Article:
actor."

"Dean could turn it on whenever the cameras were rolling. He just had
it. You couldn't take your eyes off of him," Reed continued. "It's a distinctly
different style of acting than actors have today. It's precise, not fussy. Dean
had clearly done his homework as an actor and then comes in and just does it.
And it was really magical to watch."

Which perhaps explains why — when it came time for Jim Douglas to exit this TV
movie of "The Love Bug" — that Peyton decided to give Dean's
character have a classical Hollywood send-off. Have Jim
hand the keys to Herbie off to Hank and then walk off into the sunset.


Jim Douglas strolls off into the sunset. Copyright ABC / Disney. All rights reserved

"That was a deliberate choice on my part. Though I
remember — as I was shooting that scene — I suddenly had all of these
questions like 'Where is Jim Douglas going? Did he drive there in a car? Where
is he walking to now?," Reed concluded. "In the end, it didn't
matter. It just felt like such a great movie moment that this real Disney
Legend was walking off into the sunset."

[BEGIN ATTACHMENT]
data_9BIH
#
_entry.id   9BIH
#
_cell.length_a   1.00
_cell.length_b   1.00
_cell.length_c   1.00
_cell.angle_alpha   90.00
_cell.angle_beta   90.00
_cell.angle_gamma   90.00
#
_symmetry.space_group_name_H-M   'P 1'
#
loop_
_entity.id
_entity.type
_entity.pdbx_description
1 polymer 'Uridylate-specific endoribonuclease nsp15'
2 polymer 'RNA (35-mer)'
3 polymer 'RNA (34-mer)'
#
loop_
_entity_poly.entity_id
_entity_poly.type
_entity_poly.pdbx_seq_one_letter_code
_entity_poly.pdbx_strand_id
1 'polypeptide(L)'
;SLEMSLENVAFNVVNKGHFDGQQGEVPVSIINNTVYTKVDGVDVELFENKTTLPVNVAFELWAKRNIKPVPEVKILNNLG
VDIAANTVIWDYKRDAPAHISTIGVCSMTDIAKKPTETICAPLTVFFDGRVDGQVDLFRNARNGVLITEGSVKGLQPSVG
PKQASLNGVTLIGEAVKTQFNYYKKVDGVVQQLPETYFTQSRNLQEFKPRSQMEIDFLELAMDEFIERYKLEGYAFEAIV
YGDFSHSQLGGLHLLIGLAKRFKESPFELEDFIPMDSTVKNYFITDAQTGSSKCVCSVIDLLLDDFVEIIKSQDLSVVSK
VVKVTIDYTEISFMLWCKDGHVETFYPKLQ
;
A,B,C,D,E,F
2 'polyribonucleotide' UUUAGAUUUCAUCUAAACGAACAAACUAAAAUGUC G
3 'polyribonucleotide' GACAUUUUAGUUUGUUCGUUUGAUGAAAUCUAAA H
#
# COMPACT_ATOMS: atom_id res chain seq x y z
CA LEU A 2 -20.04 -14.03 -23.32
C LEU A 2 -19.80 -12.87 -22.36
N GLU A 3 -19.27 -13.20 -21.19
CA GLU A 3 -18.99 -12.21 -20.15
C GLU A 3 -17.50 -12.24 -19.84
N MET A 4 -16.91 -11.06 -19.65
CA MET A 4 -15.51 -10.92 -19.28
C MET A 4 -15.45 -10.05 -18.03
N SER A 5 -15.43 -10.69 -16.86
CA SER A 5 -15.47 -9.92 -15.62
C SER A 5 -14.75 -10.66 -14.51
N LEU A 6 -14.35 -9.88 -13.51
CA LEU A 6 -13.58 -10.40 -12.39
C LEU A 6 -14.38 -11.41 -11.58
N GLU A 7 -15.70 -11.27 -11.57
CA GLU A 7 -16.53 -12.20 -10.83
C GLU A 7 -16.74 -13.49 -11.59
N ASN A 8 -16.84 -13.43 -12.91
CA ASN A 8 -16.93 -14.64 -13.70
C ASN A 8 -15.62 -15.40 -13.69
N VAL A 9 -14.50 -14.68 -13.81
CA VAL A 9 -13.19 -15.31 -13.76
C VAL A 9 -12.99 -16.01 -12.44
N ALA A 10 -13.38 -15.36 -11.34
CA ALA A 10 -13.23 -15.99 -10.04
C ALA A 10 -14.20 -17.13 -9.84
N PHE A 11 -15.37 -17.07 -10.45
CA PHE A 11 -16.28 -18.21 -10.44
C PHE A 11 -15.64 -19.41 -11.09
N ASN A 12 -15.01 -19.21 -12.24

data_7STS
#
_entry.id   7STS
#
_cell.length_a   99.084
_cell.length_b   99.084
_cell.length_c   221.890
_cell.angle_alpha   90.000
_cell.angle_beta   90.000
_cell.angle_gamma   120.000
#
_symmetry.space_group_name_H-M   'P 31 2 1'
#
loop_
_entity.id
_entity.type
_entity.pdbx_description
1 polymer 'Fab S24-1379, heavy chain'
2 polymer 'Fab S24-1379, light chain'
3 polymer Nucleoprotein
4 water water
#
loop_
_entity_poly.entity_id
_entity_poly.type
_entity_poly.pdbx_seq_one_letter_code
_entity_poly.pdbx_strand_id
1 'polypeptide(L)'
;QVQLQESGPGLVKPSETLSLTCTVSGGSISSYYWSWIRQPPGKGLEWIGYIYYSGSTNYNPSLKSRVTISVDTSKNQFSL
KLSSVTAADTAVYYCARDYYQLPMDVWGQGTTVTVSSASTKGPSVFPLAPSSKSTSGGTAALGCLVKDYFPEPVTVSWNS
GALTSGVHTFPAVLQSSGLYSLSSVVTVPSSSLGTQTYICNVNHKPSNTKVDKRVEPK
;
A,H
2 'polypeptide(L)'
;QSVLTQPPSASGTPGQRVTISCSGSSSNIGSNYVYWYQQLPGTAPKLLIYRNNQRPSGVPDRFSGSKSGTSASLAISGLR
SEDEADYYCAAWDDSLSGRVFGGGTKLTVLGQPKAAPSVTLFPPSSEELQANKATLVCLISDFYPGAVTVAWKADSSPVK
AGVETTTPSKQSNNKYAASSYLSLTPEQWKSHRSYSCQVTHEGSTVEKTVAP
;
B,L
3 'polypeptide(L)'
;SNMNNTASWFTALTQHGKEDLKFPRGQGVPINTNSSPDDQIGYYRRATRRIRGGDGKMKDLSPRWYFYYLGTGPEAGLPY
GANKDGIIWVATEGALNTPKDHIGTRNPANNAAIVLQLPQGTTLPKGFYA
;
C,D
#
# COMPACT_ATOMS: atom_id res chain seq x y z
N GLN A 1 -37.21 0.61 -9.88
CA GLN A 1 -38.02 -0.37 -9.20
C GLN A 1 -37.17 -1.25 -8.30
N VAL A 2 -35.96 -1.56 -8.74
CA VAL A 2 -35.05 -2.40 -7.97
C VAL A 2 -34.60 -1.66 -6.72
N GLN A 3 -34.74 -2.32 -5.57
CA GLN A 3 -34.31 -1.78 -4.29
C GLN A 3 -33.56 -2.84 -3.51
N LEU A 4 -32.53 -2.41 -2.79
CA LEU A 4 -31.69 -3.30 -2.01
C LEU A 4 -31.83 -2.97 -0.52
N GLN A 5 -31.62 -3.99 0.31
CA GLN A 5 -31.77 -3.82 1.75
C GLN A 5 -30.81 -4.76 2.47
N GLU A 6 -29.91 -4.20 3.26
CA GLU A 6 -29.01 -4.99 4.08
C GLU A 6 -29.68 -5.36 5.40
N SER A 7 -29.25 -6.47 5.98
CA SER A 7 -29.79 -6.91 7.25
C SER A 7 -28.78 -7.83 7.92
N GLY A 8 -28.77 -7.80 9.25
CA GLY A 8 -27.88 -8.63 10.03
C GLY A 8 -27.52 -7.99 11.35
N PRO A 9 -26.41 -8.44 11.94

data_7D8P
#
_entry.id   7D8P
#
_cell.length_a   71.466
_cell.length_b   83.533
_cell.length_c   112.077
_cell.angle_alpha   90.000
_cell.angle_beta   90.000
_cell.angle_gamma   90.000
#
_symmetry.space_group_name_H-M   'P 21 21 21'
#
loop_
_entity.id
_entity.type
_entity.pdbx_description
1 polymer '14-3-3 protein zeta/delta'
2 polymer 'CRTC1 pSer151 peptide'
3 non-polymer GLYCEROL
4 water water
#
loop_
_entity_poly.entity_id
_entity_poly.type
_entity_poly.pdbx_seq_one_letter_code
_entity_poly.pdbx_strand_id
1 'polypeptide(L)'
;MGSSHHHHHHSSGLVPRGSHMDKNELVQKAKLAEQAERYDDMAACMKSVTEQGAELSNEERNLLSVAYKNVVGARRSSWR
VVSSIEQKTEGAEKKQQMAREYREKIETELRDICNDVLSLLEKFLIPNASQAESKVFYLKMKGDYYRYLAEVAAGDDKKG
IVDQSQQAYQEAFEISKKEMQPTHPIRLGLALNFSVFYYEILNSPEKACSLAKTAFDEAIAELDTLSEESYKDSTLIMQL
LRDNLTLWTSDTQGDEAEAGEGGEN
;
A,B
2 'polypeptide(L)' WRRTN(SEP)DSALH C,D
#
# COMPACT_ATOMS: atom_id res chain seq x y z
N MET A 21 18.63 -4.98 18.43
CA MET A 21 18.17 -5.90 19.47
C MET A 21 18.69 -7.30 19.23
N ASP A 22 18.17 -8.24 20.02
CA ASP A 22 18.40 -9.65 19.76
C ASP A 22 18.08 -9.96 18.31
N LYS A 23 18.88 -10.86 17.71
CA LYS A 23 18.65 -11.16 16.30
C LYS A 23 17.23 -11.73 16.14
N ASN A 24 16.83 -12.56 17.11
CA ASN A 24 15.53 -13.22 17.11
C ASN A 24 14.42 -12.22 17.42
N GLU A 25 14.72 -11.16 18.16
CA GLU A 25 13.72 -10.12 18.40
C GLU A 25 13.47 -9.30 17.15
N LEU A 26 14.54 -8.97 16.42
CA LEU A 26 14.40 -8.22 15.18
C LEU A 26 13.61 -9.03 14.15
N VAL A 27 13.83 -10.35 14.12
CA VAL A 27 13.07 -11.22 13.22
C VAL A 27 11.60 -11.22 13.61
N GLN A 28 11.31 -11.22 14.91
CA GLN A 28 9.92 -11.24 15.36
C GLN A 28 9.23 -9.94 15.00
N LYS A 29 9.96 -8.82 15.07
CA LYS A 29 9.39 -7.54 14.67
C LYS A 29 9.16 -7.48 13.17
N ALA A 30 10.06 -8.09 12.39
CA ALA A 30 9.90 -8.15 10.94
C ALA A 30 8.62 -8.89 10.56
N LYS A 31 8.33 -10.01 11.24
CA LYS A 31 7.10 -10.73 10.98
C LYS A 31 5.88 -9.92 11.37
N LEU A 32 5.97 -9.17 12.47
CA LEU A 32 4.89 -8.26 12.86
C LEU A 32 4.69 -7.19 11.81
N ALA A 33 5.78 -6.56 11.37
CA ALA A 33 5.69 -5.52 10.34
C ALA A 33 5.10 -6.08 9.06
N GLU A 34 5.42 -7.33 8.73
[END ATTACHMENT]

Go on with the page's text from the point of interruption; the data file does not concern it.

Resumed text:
This article was originally posted on the Huffington Post's Entertainment page on Monday, September 7, 2015

Jim Hill is an entertainment writer who has specialized in covering The Walt Disney Company for nearly 40 years now. Over that time, he has interviewed hundreds of animators, actors, and Imagineers -- many of whom have shared behind-the-scenes stories with Mr. Hill about how the Mouse House really works. In addition to the 4000+ articles Jim has written for the Web, he also co-hosts a trio of popular podcasts: “Disney Dish with Len Testa,” “Fine Tooning with Drew Taylor” and “Marvel US Disney with Aaron Adams.” Mr. Hill makes his home in Southern New Hampshire with his lovely wife Nancy and two obnoxious cats, Ginger & Betty.

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Jens Dahlmann of LongHorn Steakhouse has lots of great tips when it comes to grilling

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Sure, for some folks, the Fourth of July is all about fireworks. But for the 75% of all Americans who own a grill or a smoker, the Fourth is our Nation’s No. 1 holiday when it comes to grilling. Which is why 3 out of 4 of those folks will spend some time outside today working over a fire.

But here’s the thing: Though 14 million Americans can cook a steak with confidence because they actually grill something every week, the rest of us – because we use our grill or smoker so infrequently … Well, let’s just say that we have no chops when it comes to dealing with chops (pork, veal or otherwise).